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Old 07-15-2010, 10:05 PM   #1
mariners02
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Jul 2010
seattle
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Hey everyone, i live in the Pacific Northwest and there is going to be an abundance of ripe blackberries in the next couple weeks, so my question is could anyone give me a basic recipe for a blackberry cider? I have made hard apple cider and apple wine before but never anything with fruit i actually picked. Could anyone give me a general recipe for a good drinkable somewhat sweet cider (5-8% alcohol), ideally without adding any extra sugars just blackberries (if possible). I'm assuming i would want to use some kind of ale yeast but any guidance on what kind would be great too.
thanks.



 
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Old 07-16-2010, 05:49 AM   #2
mcjake
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Apr 2009
Posts: 57

I've never done this before, but I would just use a wyeast california ale yeast or wyeast pacman yeast.

Sounds like fun. I sure wish I could easily get enough berries for that type of project.



 
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Old 07-16-2010, 01:43 PM   #3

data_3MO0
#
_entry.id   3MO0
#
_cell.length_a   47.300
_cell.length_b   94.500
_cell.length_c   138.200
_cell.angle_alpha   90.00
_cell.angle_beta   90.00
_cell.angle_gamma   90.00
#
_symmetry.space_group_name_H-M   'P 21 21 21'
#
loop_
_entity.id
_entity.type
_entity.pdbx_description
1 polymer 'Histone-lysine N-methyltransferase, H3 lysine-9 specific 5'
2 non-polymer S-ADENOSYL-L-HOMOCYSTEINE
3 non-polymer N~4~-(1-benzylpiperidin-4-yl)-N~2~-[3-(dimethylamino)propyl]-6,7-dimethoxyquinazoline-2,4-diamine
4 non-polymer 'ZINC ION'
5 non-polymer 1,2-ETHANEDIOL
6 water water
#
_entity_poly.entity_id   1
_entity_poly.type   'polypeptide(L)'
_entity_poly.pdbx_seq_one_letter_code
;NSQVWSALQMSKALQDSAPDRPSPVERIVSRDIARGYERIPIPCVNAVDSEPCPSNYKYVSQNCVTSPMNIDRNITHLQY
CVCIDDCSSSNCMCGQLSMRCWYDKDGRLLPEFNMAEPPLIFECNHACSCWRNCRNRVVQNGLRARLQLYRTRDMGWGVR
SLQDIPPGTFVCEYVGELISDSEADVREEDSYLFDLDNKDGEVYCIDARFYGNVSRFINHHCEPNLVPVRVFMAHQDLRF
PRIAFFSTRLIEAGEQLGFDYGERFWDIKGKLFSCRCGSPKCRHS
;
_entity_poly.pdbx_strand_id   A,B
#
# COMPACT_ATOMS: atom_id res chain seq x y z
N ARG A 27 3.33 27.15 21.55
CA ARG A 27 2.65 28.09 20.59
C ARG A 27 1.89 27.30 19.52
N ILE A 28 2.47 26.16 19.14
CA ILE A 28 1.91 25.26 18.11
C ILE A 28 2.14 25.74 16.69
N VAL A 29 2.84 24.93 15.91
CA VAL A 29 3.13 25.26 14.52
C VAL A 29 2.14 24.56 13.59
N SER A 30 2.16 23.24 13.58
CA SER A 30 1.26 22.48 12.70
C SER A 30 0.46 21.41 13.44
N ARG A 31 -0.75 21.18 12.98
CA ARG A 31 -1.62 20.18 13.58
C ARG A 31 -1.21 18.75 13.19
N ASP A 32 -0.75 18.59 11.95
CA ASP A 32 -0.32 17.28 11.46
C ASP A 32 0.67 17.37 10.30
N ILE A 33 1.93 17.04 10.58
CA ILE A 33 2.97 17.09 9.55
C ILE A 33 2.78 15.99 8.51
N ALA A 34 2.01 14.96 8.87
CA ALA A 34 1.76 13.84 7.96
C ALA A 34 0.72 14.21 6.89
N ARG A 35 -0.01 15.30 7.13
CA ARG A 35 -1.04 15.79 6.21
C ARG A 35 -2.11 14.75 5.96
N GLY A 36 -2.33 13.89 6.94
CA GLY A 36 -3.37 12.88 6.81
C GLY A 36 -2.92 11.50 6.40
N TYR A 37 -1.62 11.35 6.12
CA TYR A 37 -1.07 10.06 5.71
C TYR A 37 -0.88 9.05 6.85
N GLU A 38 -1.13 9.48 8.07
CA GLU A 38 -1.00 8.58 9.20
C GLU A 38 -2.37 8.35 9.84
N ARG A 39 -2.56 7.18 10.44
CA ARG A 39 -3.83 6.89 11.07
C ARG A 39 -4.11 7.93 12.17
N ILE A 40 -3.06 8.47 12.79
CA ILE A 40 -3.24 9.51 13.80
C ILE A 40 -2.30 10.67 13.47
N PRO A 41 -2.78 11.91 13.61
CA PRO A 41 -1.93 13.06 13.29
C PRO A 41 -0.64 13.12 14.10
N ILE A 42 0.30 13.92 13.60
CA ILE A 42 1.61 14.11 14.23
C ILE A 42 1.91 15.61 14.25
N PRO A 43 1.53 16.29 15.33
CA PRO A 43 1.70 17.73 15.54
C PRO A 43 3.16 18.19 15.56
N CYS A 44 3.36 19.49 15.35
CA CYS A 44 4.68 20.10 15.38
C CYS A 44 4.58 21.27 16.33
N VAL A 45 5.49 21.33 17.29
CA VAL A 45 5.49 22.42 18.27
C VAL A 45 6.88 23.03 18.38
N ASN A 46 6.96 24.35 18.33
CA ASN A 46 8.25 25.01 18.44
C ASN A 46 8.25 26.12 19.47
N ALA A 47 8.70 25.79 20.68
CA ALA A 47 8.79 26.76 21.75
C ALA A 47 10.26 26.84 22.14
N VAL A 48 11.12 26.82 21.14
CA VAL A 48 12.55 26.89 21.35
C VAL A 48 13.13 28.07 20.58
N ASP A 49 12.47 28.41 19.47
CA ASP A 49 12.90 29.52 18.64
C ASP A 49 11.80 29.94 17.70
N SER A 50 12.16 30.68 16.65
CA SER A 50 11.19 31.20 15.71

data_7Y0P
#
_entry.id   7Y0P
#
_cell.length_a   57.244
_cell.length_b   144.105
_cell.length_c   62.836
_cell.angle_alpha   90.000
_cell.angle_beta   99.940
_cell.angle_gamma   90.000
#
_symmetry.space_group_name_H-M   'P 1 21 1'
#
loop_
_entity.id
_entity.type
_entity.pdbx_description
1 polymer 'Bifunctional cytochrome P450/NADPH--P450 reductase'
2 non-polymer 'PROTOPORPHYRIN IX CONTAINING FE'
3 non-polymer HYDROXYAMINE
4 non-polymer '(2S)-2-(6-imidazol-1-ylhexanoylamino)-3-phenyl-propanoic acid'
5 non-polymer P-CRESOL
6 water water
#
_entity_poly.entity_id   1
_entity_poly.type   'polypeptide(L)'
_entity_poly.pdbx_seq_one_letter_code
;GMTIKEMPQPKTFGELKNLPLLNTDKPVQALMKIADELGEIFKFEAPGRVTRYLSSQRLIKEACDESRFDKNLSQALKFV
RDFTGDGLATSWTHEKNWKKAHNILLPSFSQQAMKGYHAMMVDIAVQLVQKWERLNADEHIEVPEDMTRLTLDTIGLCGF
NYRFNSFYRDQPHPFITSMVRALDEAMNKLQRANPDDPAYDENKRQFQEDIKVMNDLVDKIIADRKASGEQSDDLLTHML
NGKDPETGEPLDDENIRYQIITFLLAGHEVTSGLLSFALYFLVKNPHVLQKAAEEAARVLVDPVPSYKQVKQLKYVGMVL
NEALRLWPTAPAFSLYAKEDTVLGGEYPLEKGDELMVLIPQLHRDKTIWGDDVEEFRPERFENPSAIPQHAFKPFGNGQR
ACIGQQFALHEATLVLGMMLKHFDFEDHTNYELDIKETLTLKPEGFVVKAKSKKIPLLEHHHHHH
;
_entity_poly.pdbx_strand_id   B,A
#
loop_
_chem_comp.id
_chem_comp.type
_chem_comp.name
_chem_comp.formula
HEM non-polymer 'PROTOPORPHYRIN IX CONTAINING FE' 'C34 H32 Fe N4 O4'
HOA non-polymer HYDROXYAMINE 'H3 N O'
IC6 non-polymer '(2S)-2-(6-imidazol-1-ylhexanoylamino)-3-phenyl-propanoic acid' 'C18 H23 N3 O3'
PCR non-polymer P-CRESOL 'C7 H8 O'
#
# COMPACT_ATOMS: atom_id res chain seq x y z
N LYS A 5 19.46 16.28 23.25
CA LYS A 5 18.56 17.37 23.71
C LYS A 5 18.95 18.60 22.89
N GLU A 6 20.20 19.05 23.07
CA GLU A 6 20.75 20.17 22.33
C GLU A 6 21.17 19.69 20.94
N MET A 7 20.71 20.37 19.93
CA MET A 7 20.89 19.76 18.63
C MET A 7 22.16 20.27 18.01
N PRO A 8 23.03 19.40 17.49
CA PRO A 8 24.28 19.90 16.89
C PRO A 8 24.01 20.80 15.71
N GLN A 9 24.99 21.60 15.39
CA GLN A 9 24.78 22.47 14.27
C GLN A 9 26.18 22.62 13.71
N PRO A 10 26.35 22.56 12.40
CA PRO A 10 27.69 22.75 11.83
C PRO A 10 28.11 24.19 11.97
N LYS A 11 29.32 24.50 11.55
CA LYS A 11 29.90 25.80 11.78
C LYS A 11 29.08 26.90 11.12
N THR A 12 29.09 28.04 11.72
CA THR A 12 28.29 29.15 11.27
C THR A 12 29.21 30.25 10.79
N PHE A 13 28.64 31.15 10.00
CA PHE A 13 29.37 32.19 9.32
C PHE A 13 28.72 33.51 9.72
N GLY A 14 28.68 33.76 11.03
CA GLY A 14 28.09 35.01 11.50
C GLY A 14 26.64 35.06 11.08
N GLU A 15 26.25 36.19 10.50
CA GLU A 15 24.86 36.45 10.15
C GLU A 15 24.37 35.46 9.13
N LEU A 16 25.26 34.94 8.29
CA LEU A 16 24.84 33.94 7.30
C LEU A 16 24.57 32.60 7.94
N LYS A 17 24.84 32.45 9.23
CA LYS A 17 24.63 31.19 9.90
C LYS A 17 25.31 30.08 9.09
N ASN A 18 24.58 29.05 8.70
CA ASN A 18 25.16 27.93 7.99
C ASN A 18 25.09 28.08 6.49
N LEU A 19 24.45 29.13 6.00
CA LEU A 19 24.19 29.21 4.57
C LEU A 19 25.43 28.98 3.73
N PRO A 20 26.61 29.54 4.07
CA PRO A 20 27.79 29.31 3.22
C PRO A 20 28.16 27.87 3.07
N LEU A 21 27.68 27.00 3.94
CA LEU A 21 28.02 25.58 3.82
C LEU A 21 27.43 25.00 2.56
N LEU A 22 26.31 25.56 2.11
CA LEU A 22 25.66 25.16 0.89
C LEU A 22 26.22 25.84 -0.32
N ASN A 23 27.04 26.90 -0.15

david_42
 
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Oct 2005
Willamina & Oak Grove, Oregon, USA
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The sugars in blackberries are 100% fermentable, so regardless of the yeast, you end up with a dry beverage. I use two pounds of blackberries, frozen and thawed per gallon of apple juice, Nottingham or Safale-05 and back-sweeten with Splenda.

I'm expecting a huge crop this year, both because of the weather and the small crop last year. I may try fermenting some berries without any apple juice.

 
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Old 07-16-2010, 05:27 PM   #4
mcjake
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Apr 2009
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Quote:
Originally Posted by david_42 View Post
The sugars in blackberries are 100% fermentable, so regardless of the yeast, you end up with a dry beverage. I use two pounds of blackberries, frozen and thawed per gallon of apple juice, Nottingham or Safale-05 and back-sweeten with Splenda.
.
I don't understand the logic here. If you put you a yeast like a ale yeast in there that have a low tolerance for alcohol, like only 7 - 8% and then have a huge starting gravity you will have more sugars than your yeast can ferment so it wont go dry it will hit that alcohol range and then stop. Maybe I'm wrong but that is what I always thought.

 
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Old 07-25-2010, 06:56 PM   #5
blitzgp
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May 2010
port orchard, wa
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I dont think the limit for ale yeasts is that low, or any yeasts for that matter. Nottingham is one of the recommended yeasts for strong scotch ales and barleywines which are 9-11% And Im pretty sure yeasts in general are a little more resiliant than that even.



 
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